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The description says that you can use your action to make the illusion move or gesture in whatever way you command it. Does this mean that either the caster or the illusion does effectively nothing? Can't the illusion act autonomously, completing a more complex command, while the player does something else?

Mostly asking for out of combat interactions.

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Yes, to some extent

Rules as written, you have to use an action in order to command the double:

You can use your action to move your illusory double up to twice your speed and make it gesture, speak, and behave in whatever way you choose.

So if the double moves and does something, you spend an Action on that, but only an Action.

In the same round you still can:

  • move up to your speed
  • use an object
  • use bonus action or reaction, if there's a feature/spell that allows you to do so
  • use a second action, if there's a feature/spell that allows you to do so

However, this ruling assumes rounds. Out of combat you just say to the DM "I make my double do A. While it is doing that, I do B". How this would be resolved depends on the DM. Speaking of complex commands, the rules just say it can "behave in whatever way you choose". How complex the command can be is up to the DM as well. Keep in mind, that the double cannot interact with anything physical.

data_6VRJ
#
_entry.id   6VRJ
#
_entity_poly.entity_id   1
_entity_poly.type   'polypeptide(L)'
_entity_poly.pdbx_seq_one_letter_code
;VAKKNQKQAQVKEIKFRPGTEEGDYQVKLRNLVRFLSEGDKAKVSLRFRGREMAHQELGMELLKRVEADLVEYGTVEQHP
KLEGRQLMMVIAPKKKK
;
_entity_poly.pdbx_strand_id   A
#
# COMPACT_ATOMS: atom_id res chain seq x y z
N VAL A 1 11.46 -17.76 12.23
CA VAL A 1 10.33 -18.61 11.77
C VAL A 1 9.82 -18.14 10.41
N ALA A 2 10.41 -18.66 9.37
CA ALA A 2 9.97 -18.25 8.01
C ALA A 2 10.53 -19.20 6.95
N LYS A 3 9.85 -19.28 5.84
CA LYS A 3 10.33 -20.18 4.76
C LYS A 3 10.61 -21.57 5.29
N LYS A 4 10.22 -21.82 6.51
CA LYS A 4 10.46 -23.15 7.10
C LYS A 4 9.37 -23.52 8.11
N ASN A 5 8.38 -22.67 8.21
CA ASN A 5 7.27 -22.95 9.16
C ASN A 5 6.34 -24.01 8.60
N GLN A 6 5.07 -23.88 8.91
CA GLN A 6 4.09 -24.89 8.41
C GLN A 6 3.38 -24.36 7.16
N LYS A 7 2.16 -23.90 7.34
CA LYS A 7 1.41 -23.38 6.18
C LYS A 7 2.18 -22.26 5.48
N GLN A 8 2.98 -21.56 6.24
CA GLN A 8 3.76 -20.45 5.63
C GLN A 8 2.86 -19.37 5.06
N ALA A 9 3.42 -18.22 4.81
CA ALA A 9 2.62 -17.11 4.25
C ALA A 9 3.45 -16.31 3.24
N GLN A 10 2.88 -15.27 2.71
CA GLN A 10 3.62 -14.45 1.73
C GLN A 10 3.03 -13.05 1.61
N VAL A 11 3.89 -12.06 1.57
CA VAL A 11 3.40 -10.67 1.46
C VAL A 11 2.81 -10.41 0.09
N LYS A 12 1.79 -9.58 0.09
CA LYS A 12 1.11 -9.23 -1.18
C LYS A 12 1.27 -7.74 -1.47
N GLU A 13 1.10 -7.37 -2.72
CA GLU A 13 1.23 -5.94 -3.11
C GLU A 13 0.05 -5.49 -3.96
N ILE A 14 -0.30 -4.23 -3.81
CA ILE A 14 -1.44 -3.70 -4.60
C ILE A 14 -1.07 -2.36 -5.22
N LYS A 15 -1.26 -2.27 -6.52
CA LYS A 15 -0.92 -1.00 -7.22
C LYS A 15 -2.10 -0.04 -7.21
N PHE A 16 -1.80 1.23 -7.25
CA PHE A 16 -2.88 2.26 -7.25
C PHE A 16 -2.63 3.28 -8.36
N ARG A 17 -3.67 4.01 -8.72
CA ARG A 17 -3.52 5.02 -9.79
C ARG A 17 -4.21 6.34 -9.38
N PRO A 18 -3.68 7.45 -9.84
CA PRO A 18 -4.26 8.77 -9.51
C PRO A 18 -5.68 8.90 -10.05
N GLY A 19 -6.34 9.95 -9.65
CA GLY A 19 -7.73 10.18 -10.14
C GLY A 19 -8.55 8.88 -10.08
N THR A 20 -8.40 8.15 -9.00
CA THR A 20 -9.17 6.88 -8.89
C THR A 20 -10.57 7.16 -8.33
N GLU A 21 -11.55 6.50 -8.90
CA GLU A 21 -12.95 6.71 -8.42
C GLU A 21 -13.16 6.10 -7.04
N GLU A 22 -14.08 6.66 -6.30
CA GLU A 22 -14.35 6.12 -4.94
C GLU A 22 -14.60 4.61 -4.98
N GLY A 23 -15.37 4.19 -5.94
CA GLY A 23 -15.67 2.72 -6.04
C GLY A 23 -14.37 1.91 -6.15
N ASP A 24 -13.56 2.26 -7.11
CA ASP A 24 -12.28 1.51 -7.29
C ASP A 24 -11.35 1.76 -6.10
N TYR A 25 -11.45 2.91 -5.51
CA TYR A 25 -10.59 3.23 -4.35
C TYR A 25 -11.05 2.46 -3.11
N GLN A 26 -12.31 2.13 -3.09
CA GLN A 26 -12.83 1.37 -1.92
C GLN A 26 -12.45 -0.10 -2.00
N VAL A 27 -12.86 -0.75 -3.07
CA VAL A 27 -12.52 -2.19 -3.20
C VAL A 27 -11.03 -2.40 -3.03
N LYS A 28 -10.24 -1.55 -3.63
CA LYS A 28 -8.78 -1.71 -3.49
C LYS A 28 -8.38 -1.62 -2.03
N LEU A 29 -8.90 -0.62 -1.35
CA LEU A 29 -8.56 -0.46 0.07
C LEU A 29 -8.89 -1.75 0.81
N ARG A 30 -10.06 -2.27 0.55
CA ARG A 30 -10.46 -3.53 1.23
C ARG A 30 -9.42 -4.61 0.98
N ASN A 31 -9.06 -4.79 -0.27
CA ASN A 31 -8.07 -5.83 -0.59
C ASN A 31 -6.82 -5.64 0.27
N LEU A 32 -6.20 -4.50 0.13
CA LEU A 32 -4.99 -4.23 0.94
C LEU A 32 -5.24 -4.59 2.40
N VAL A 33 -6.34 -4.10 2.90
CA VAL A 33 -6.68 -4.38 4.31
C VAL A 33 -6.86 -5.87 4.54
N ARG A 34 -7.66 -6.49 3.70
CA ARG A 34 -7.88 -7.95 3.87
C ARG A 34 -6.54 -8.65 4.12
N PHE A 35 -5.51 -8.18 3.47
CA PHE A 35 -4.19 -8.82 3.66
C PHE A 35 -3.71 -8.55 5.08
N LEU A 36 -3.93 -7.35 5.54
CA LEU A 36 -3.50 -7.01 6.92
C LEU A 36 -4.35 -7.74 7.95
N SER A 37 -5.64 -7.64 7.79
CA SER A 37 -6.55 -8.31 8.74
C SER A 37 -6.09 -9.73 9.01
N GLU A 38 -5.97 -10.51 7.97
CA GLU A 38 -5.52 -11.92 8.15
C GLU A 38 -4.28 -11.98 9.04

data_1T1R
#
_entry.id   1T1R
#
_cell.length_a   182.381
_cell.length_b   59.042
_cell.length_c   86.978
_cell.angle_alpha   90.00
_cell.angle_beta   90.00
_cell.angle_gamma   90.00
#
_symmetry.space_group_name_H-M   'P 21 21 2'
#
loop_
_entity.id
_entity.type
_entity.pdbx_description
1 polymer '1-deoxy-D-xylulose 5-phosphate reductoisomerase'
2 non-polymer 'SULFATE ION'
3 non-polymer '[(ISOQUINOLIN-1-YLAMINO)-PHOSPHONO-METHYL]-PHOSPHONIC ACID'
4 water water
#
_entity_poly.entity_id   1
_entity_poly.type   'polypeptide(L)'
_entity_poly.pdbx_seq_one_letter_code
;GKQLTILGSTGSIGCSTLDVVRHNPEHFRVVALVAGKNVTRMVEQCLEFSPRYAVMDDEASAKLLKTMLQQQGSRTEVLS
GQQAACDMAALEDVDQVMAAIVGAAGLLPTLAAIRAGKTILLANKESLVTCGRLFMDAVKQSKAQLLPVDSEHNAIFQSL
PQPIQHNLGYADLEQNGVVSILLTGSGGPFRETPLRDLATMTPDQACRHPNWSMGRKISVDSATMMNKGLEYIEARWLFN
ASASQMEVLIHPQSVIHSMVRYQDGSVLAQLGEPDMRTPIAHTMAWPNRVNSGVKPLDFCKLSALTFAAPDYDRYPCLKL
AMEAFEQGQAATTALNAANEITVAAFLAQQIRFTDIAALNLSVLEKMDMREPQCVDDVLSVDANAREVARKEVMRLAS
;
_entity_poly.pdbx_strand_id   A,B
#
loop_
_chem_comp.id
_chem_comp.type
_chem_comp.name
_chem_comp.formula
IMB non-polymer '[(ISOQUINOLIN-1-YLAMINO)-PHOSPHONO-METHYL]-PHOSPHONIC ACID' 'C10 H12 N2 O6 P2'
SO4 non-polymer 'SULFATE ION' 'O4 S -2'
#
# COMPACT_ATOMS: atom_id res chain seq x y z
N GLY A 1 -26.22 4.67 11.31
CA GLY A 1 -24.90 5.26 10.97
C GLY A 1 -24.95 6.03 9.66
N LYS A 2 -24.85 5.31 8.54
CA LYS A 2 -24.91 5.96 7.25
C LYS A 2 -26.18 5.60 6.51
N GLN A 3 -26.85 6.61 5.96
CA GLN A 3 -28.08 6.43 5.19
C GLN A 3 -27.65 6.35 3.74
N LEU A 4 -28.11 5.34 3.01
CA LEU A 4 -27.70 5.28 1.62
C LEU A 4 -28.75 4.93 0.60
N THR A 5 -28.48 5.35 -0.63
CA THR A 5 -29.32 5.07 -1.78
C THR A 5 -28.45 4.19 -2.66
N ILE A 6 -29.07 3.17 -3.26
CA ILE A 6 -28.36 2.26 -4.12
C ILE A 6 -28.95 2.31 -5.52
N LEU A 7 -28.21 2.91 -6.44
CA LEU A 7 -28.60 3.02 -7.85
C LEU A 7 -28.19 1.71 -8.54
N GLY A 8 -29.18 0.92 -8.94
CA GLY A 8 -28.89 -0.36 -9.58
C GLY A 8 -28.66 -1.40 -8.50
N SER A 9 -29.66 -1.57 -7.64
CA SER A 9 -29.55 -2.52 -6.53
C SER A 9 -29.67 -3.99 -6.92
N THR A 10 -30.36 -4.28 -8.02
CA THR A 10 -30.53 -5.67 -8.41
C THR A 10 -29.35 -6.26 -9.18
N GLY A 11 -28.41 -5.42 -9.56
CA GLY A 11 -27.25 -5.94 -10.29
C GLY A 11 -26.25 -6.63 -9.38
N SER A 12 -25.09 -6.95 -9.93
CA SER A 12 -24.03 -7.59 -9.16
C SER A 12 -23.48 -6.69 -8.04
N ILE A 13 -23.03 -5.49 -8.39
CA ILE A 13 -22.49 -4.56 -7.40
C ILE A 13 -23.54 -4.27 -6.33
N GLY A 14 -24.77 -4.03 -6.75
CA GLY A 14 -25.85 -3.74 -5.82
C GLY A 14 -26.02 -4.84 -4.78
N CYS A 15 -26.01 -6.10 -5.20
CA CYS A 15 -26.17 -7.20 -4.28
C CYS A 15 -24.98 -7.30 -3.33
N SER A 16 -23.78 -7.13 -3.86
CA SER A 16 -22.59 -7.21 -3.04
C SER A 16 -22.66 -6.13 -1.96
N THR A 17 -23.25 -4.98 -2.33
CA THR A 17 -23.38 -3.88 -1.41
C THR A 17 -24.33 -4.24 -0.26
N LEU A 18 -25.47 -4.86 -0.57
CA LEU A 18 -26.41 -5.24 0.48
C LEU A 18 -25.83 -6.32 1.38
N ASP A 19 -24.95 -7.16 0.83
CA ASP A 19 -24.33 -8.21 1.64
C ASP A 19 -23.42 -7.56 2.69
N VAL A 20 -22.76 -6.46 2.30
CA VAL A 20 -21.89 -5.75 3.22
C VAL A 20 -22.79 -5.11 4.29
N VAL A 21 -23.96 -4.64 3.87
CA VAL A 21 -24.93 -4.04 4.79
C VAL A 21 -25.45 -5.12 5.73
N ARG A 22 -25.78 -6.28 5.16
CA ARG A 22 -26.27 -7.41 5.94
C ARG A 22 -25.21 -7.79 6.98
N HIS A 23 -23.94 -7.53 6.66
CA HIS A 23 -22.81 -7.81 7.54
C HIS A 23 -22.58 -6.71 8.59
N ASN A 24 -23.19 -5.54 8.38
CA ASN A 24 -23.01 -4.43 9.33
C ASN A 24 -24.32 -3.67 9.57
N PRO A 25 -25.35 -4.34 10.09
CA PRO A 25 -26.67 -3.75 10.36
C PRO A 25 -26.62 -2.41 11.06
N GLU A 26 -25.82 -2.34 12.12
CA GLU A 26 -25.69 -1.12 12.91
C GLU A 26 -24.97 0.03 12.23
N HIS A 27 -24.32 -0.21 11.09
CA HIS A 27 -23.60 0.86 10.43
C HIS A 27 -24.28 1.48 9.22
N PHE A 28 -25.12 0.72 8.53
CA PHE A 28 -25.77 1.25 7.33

The double is not interactive tho

I would be interested in, is having the double accompany and entertain an npc with some small talk, keep them occupied, without me having to tell the double what to say or how to behave at every step.

Although the spell text is subject to interpretation, I don't think the double can have any interactive behavior by itself. Nothing in the description says it can maintain a dialogue, nor it has any awareness by itself. RAI the double acts as a replacement for the caster, something like Jedi "force projection" from Star Wars. Its autonomous abilities leave much to be desired.

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    \$\begingroup\$ +1, but you might also want to address "autonomous". \$\endgroup\$
    – Jack
    Apr 16 at 11:32
  • \$\begingroup\$ @Jack not sure, whether the part about complexity covers it. An example I would be interested in, is having the double accompany and entertain an npc with some small talk, keep them occupied, without me having to tell the double what to say or how to behave at every step. \$\endgroup\$
    – oliver.c
    Apr 16 at 12:13
  • \$\begingroup\$ @oliver.c If the accepted answer answers your question, great! If you don't feel like it covers your specific example of "having the double accompany and entertain an npc with some small talk, keep them occupied, without me having to tell the double what to say or how to behave at every step", then you might consider asking another question addressing specifically that. \$\endgroup\$
    – Jack
    Apr 16 at 15:19

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